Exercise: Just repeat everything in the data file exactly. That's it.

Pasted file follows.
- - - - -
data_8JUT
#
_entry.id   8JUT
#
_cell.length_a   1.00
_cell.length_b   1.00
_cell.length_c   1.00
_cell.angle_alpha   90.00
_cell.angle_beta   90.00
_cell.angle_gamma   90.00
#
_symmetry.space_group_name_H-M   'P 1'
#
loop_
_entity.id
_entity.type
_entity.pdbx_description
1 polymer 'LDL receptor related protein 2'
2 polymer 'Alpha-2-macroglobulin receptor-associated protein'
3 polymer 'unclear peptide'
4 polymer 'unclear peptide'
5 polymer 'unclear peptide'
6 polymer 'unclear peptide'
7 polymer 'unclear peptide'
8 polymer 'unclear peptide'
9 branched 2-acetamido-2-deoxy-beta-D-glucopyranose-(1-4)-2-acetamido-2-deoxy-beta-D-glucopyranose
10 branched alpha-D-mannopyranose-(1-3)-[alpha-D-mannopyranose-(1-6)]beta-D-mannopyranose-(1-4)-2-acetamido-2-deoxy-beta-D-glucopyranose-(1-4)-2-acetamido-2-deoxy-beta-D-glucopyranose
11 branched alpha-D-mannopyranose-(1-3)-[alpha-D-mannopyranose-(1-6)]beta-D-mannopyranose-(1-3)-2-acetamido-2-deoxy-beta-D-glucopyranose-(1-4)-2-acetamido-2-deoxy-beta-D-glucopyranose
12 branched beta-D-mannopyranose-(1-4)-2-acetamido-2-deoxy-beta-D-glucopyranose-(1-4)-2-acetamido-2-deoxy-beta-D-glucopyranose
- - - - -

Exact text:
data_8JUT
#
_entry.id   8JUT
#
_cell.length_a   1.00
_cell.length_b   1.00
_cell.length_c   1.00
_cell.angle_alpha   90.00
_cell.angle_beta   90.00
_cell.angle_gamma   90.00
#
_symmetry.space_group_name_H-M   'P 1'
#
loop_
_entity.id
_entity.type
_entity.pdbx_description
1 polymer 'LDL receptor related protein 2'
2 polymer 'Alpha-2-macroglobulin receptor-associated protein'
3 polymer 'unclear peptide'
4 polymer 'unclear peptide'
5 polymer 'unclear peptide'
6 polymer 'unclear peptide'
7 polymer 'unclear peptide'
8 polymer 'unclear peptide'
9 branched 2-acetamido-2-deoxy-beta-D-glucopyranose-(1-4)-2-acetamido-2-deoxy-beta-D-glucopyranose
10 branched alpha-D-mannopyranose-(1-3)-[alpha-D-mannopyranose-(1-6)]beta-D-mannopyranose-(1-4)-2-acetamido-2-deoxy-beta-D-glucopyranose-(1-4)-2-acetamido-2-deoxy-beta-D-glucopyranose
11 branched alpha-D-mannopyranose-(1-3)-[alpha-D-mannopyranose-(1-6)]beta-D-mannopyranose-(1-3)-2-acetamido-2-deoxy-beta-D-glucopyranose-(1-4)-2-acetamido-2-deoxy-beta-D-glucopyranose
12 branched beta-D-mannopyranose-(1-4)-2-acetamido-2-deoxy-beta-D-glucopyranose-(1-4)-2-acetamido-2-deoxy-beta-D-glucopyranose